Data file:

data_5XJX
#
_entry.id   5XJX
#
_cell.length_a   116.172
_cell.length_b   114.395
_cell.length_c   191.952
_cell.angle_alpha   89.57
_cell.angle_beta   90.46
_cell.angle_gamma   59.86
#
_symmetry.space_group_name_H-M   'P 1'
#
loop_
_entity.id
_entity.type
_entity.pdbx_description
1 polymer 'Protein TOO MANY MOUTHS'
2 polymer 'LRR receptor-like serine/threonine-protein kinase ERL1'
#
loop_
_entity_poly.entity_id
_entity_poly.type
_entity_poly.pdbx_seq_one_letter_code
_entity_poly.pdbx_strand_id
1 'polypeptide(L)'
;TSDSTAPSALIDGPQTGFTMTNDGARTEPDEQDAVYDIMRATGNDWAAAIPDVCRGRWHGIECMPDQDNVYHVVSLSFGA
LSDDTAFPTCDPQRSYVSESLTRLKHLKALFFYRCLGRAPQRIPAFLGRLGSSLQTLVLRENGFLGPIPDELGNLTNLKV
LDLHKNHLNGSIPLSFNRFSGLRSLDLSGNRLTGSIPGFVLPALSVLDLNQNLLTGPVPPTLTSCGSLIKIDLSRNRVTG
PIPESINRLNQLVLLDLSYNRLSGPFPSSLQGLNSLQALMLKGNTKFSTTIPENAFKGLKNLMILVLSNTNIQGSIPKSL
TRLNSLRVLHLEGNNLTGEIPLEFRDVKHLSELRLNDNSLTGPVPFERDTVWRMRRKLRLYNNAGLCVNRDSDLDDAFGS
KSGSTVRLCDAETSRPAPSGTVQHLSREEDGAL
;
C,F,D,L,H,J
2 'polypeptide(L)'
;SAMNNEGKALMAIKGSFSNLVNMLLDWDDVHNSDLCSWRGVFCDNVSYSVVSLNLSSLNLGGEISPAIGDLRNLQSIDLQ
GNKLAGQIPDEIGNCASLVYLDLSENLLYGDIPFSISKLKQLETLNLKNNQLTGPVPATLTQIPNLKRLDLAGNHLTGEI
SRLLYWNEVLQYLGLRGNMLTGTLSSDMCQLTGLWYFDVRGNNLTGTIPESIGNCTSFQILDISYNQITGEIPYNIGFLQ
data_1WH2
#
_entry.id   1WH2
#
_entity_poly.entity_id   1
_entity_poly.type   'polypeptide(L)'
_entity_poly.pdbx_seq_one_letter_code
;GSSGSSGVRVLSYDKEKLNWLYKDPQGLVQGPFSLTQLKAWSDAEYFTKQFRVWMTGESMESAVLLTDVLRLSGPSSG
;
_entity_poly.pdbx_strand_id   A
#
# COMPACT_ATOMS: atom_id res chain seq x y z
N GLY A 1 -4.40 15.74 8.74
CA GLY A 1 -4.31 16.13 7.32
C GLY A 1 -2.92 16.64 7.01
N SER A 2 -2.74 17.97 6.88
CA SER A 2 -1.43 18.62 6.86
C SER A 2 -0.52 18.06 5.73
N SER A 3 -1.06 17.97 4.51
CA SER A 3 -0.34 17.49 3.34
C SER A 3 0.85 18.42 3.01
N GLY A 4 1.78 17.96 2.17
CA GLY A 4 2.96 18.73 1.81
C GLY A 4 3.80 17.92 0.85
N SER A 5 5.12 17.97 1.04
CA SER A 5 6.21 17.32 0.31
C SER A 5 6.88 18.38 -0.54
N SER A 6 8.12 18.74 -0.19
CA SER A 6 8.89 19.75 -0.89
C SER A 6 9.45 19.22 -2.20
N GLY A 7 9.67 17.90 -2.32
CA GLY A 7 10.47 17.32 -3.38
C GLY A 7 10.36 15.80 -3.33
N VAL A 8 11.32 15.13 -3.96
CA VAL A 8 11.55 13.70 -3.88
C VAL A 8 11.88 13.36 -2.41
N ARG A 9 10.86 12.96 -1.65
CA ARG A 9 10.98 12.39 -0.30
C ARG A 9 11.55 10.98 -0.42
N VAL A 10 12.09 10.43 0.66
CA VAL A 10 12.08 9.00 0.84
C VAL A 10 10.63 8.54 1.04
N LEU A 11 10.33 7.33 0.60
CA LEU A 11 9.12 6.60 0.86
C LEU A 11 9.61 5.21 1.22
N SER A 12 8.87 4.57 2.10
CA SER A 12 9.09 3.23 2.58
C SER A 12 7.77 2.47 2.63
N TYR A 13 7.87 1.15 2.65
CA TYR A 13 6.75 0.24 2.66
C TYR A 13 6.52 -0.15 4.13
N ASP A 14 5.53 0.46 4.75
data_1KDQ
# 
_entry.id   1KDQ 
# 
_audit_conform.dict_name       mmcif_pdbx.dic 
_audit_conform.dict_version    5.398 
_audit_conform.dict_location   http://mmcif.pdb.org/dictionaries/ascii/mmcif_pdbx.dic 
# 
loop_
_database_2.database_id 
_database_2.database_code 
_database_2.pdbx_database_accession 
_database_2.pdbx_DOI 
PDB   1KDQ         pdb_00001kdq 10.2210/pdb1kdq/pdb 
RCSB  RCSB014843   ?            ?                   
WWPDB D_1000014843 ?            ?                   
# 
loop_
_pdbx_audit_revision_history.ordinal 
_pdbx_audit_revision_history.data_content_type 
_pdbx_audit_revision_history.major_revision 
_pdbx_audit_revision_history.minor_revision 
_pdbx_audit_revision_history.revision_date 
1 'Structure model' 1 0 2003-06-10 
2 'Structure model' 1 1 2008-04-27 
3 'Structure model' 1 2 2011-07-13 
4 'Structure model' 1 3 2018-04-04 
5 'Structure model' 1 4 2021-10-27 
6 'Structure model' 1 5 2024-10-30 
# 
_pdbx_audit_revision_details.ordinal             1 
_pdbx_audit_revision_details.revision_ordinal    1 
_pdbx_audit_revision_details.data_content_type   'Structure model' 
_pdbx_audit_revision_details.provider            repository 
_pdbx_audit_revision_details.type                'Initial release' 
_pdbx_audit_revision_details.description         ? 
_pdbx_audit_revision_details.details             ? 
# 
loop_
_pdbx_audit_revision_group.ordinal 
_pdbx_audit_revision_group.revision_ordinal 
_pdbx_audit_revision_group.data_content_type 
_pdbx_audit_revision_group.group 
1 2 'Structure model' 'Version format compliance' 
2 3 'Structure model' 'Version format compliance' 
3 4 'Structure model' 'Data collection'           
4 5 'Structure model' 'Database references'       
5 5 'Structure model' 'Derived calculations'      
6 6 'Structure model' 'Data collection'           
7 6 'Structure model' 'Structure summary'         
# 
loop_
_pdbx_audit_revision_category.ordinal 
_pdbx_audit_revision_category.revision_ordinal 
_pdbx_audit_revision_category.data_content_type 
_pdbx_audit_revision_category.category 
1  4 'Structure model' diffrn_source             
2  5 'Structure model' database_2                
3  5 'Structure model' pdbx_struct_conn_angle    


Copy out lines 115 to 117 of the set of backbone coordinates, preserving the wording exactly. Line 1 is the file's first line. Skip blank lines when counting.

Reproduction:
2 'Structure model' 1 1 2008-04-27 
3 'Structure model' 1 2 2011-07-13 
4 'Structure model' 1 3 2018-04-04 